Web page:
There is much to say about this camera. For those that wants the summary:
It works like a modern day Mirrorless: AF, IBIS, Low Latency EVF, and even 5 FPS
Image Quality is phenomenal
Its big and heavy
I didn’t like the grip
I think handling can be improved
Banding can happen in extreme cases
With the summary out of the way, lets go through the items one by one.
My first shoot was in the bright sunlight, slightly back lit situation. From the get go, the GFX100 is responsive. It AF quickly, much faster then the 50s, and it is dead accurate. At least 95% of my shots are tact sharp in focus, and the 5% is just soft but still usable on size down. There is the occasional out of focus, but I will attribute it to either bad handling on my side, or the subject is too close and too fast moving, like a little kid running under you.
For the purpose of walking, spinning and focusing in both bright, backlit and dark situation, the continuous AF (CAF) is accurate and quick. The only time it faltered in low light, indoor lighting similar to a house at night, the CAF just hunts a little too much but the single point still works great and quick to boot. Definitely not as decisive as the XT3 here.
Eye AF on the hand do not work quite as well. It seems to jump and loses the person face rather easily. I tried it a few rounds and decided moving the AF point around and use continuous or single AF is still the better way out.
However AF will be useless if the EVF latency from the GFX50s is still there. Luckily Fujifilm fixed it totally this time. In fact, between what you see and the actual scene, I reckon its really similar to any mirrorless out there. This may seem normal, but 50s had like a 0.2s latency or something, X1D probably worst. Whats more, the EVF is huge, bright and really sharp. There is one thing the GFX100 could not overcome, and that is the blackout. Between each shot, there is significant, noticeable blackout. It is quite distracting and probably more so if you do sports or quick action.
Talking about EVF, I would also like to highlight that finally you can check sharpness properly. GFX50s had this oddity where zooming in playback images, it just look soft but in reality tact sharp on the laptop. That issue seems to be gone for the playback here in the GFX100.
Touching on sharpness, I still find the photos pretty sharp at the pixel level. I am still editing at my 200% zoom and felt it was no way worst off then the GFX50s at that zoom level. This applies to the 63mm and the 110mm lenses I used extensively so far.
The magical image pop. I’m sure the sharpness of the lens and probably the 100mp has some contribution, but sizing down and applying sharpening resulted in photos that I felt had more pop to it. Maybe its a placebo effect but to me the subject seems to transit a lot more sharply when the distance between the subject and background is huge, while in the the gradual areas, its still smooth as usual.
Another area that has a subtle improvement is the dynamic range. I put it subtle as whatever I did here in terms of pushing and pulling, I felt my GFX50s can do it too. It just felt slightly easier, like there is just more wiggle room. However I do not have any scientific test on hand but photonstophoto have the measured results that put the GFX100 about 0.3+ stops more DR then the GFX50s and more then everyone else except the Phase One with their true 645 sensor.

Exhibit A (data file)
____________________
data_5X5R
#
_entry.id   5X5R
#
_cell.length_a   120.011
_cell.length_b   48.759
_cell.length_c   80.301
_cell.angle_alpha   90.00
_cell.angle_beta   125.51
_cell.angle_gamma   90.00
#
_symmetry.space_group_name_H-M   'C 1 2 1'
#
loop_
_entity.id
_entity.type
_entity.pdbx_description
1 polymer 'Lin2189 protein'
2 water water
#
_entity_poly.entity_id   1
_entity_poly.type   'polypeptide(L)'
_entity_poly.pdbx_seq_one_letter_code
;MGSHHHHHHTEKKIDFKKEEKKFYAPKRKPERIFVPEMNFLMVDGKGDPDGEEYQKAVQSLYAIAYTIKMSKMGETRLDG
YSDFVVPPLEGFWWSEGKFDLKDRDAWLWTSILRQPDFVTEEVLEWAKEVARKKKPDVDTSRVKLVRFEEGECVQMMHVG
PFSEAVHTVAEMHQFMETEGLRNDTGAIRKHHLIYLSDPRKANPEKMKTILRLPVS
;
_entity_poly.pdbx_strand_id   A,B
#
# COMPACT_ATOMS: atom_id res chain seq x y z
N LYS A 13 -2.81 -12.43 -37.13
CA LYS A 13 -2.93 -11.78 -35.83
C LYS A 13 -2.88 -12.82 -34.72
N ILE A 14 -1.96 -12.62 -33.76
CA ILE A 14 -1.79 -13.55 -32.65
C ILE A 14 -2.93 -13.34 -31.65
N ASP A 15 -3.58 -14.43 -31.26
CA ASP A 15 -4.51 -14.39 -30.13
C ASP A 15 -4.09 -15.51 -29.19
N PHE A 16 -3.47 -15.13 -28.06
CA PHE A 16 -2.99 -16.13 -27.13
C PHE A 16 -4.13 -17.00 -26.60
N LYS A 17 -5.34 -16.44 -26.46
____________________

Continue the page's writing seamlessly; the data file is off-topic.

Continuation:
Fuji claims the lenses were built for beyond 100mp. I believe they are built for more then 50mp for sure, and maybe some of them like the 110mm is built for beyond. It looks incredible on the GFX100, with ultra sharp images, extremely low CA and near perfect resolution anywhere on the frame. Fuji also thought about the future, giving it the LM motor to ensure its speedy when a better AF systems comes along. Notice the sparkling dots behind, no LOCA, and on a 100mp photo. Kudos to the optics guys at Fuji and their lens design.
So far I covered all the outdoor stuff, now it comes to the last factor I believe is essential to complete this image/camera package. And that is the In-body Image Stabilizer. For all the high megapixel users out there that do not have one, notice how painful it is to shoot a sharp photo with say a 110mm? You will need 2x or even 3x the shutter to focal length to ensure consistent sharpness. IBIS is not only about low light, but also to ensure every shot counts and maximizes that 100mp in the camera. With the GFX100, you almost never need to worry about raising your ISO just to counter shake or to ensure consistency in not so bright days.
Of course IBIS is also useful for all sort of other scenario, such as the above, mixing light with the ambient on the back and a flash on the front. The flash is only at 1/128 power and shutter was hovering around 1/30. In the GFX50s, I would be force to raise two stop of ISO so that I don’t get those soft looking images due to flash and ambient mix coupled with shake. On the GFX100, I can just shoot. It also affords me better flash control since I can use lower ISO, which gives me more headroom in post processing.